” I had been thinking about doing my own foundation to help others ,” Mata says.” But I then met Jurgen Griesbeck[ the founder of streetfootballworld, which now operates Common Goal ]. He’s been working in football for 15 years and he started in Colombia after the death of Andres Escobar because he scored an own aim in the[ 1994] World Cup. We came up with the idea of bringing football together to assist others. The idea is that it doesn’t have to be voluntary. We aim to have the 1% donation[ embedded] within the structure of football .”

When Common Goal was launched Mata found the right words to explain the pure belief that would drive the project. He began by remembering a lonely moment in the 2012 Champions League final in Munich. Bayern Munich, playing at home, had taken the lead in the 83 rd minute when Thomas Muller’s looping header ricochetted into the Chelsea net.

” A few seconds later ,” Mata remembered,” I was standing in the centre circle of the Allianz Arena, waiting for the Bayern players to stop celebrating the goal they supposed had just won the match. Didier Drogba, my Chelsea team-mate, walked up to me to restart play. Didier never had his head down- never seemed discouraged- but now he did. I couldn’t understand why. We had gone through so much to get to the final. Our director had been sacked a few months before, then we had come from behind to beat Napoli in the round of 16, then we had survived with 10 men at Camp Nou in the semi-finals. And now … it was over?

” I set my hand on Didier’s shoulder and said:’ Look around, Didier. Look where we are. Keep think … just believe .’ For some reason I maintained guessing:’ We are destined to win this thing.’ I’m a pretty quiet person and when Didier insured me encouraging him to keep going, he couldn’t help but smile. He said:’ OK, Juan. Let’s go .'”

Mata would soon whip in the cross that allowed Drogba to equalise- and Chelsea went on to win the Champions League, beating the German club on penalties, with their talisman from the Ivory Coast stimulating history with the final spot-kick.” As we were celebrating, I looked around at my team-mates and find the beauty of football. A keeper from the Czech Republic. A defender from Serbia and the other from Brazil. Midfielders from Ghana, Nigeria, Portugal, Spain and England. And, of course, one incredible striker from Cote d’Ivoire.

” We came from all over the world, from different circumstances and spoke many different languages. Some had grown up during wartime. Some had grown up in poverty. But there “were in”, all standing together in Germany as champs of Europe. The route we had come together from all around the world to work for a common goal was more meaningful to me than the trophy. To me, that is something that can change the world for the better .”

The 29 -year-old has also won the World Cup and Euro 2012, and played for Valencia, Chelsea and Manchester United. Yet if you expend any sustained time with Mata it is obvious how much he considers football as a game that touches him in the same style that moves billions of people with its capacity for pleasure and ache. It also produces suffering hope and pleasure, and so, amid the familiar letdown whenever your team loses, football pulsations with more life than any other sport.

Juan
Juan Mata says’ I have such strong memories from South Africa when we won the World Cup with Spain in 2010.’ Photograph: Alex Livesey/ FIFA via Getty Images

” For me ,” Mata says,” football is what I love to do most. It is also the thing I’m better doing than anything else. But football is more than a game. Common Goal brings together these two levels of how football is understood. We have professional football but we also have a beautiful game, which, wherever you go, can be used as a social tool for change. Football has an unmatchable power.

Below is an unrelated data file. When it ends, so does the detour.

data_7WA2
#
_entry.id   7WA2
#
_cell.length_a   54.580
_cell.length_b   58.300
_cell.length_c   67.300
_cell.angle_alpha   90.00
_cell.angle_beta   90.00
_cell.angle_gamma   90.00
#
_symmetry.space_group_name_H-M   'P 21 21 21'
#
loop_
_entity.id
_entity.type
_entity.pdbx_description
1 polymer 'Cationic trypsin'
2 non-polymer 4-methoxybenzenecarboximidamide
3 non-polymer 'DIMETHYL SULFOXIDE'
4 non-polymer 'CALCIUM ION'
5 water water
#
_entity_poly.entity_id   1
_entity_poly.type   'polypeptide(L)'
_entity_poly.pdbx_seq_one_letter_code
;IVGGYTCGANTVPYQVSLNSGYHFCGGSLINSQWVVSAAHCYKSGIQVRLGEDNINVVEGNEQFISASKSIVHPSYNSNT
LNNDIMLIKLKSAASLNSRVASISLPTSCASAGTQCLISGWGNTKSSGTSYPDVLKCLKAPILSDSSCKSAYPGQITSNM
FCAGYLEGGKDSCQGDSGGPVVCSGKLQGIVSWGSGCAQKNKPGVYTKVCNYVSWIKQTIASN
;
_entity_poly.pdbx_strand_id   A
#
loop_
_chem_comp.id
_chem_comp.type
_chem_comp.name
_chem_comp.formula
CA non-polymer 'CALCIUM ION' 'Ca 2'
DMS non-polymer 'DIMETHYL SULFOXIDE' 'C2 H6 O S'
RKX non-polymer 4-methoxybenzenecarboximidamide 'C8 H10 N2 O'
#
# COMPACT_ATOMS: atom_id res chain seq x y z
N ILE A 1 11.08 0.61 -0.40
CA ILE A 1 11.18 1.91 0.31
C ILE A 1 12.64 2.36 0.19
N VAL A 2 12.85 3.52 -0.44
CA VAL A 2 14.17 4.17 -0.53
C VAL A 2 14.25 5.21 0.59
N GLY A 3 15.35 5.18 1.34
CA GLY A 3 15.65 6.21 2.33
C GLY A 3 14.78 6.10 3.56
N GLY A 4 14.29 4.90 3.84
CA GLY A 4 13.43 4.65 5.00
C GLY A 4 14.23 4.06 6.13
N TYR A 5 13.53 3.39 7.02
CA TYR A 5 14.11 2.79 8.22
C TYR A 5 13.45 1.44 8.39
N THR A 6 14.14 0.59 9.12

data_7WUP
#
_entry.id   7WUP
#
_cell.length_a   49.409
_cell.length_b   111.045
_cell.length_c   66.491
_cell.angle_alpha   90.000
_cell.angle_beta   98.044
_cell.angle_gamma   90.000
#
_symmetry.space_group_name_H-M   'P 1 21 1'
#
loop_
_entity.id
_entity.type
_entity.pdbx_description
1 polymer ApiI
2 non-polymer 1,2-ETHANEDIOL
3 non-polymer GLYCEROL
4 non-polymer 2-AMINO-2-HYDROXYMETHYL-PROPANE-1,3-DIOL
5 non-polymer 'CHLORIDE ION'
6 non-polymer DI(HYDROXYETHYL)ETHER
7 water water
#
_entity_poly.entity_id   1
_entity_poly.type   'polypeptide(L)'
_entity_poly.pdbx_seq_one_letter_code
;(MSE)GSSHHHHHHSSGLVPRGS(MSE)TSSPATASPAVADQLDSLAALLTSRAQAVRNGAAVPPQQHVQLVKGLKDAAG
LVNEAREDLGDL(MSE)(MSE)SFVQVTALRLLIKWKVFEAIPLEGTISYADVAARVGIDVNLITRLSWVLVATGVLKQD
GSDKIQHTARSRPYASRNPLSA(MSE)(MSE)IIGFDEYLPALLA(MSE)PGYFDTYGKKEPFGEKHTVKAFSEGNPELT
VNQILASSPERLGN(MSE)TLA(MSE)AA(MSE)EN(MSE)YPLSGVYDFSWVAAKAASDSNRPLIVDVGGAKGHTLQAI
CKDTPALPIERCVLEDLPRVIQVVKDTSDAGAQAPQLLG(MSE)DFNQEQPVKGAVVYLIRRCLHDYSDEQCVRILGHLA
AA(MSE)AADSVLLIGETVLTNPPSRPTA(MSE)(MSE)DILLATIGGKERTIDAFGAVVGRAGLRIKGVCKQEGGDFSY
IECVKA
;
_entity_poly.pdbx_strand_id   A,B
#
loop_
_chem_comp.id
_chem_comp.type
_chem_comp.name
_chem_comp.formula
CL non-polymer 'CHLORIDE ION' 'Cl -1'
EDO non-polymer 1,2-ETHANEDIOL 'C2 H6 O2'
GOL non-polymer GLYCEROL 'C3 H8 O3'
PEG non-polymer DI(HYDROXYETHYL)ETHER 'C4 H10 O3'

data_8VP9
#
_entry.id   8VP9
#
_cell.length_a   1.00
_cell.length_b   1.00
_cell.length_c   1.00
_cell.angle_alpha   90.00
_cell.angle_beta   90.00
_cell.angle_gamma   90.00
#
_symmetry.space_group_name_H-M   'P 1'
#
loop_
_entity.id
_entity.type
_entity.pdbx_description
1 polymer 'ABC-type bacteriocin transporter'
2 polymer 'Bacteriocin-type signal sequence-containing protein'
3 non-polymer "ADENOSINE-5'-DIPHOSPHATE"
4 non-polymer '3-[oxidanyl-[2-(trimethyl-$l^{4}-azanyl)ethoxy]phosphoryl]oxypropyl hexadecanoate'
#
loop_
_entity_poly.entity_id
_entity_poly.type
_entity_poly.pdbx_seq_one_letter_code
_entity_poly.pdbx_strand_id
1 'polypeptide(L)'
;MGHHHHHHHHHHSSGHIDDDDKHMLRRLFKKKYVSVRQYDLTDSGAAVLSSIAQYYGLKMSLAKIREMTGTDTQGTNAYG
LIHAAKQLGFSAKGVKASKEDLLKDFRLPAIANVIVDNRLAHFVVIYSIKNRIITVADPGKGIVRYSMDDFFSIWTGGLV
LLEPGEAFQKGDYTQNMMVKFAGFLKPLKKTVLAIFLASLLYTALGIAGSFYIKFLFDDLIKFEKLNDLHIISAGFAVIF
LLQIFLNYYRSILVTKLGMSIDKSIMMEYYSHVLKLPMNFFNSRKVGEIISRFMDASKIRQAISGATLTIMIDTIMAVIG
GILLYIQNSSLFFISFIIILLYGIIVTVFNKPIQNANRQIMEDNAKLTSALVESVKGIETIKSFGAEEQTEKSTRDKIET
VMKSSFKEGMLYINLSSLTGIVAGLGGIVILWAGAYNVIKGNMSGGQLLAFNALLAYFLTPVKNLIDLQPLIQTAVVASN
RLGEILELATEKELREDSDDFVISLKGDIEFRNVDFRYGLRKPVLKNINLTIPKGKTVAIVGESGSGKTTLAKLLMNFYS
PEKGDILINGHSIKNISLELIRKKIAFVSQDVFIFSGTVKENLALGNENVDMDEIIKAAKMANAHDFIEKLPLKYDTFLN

” I have such strong memories from South Africa when we won the World Cup with Spain in 2010. We assured the passion for video games among kids there and it was the same when I went to Mumbai this year. Everywhere you go children are playing football. Even if there is not much grass you have four sweaters which make the two goals. The children simply play .”

I went to the opening of the photographic exhibition Mata and his girlfriend held at the National Football Museum– and surrounded by photographs they had taken in Mumbai it was heartening to insure a young Indian football team Mata had invited to Manchester. His face was a painting when he listened to the little footballers sing a team sung for him.

” It was a great experience to be in Mumbai. A lot of the kids didn’t know who I was but I loved ensure them play football. I was also emotional when I watched they were trying to teach the children English in the classrooms- and watching people trying to feed their children in a proper way. It was a great visit but it was a big shock of reality in terms of how some people around the world do fight .”

Footballers are often rejected as arrogant or ignorant but Common Goal offer an alternative view.” Sometimes you look at footballers and think they’re selfish or they don’t bring a good image to society ,” Mata admits.” But sometimes people underestimate footballers and their capacity to have a strong sentiment and pity for others. I believe being a professional footballer means you have some responsibility to think of other persons who don’t have the same opportunities. It’s a matter of education- but I am positive the more we talk the more young players will have a perception of how luck we are .”

Football is a game of commotion and glory, of small frustrations and persisting dreamings, and Mata has played long enough at the highest level to appreciate these truths. He was player of the year in successive seasons at Chelsea before being sidelined by the returning administrator, Jose Mourinho, and sold to Manchester United in 2014. In 2016 Mata was tested again when Mourinho was appointed United’s director. Yet there has been no ill-feeling and Mata has become an integral is part of Mourinho’s squad- to the extent that, earlier this season, the manager said:” I need Mata’s brain .”

It is a sentiment most of us understand and appreciate. We need Mata’s intelligence and compassion, his wider vision and social conscience in a fractured world. In his own small and noble way he is making a profound change- which explains why he was such an obvious win of the Guardian’s Footballer of the Year award in 2017.

He looks down at the trophy and murmurs his thanks. But then Mata stresses his typical belief.” I am proud to accept this award on behalf of everyone at Common Goal. This was never going to be about me. It is about Common Goal- and all of us who share the faith that football can induce the world a better place .”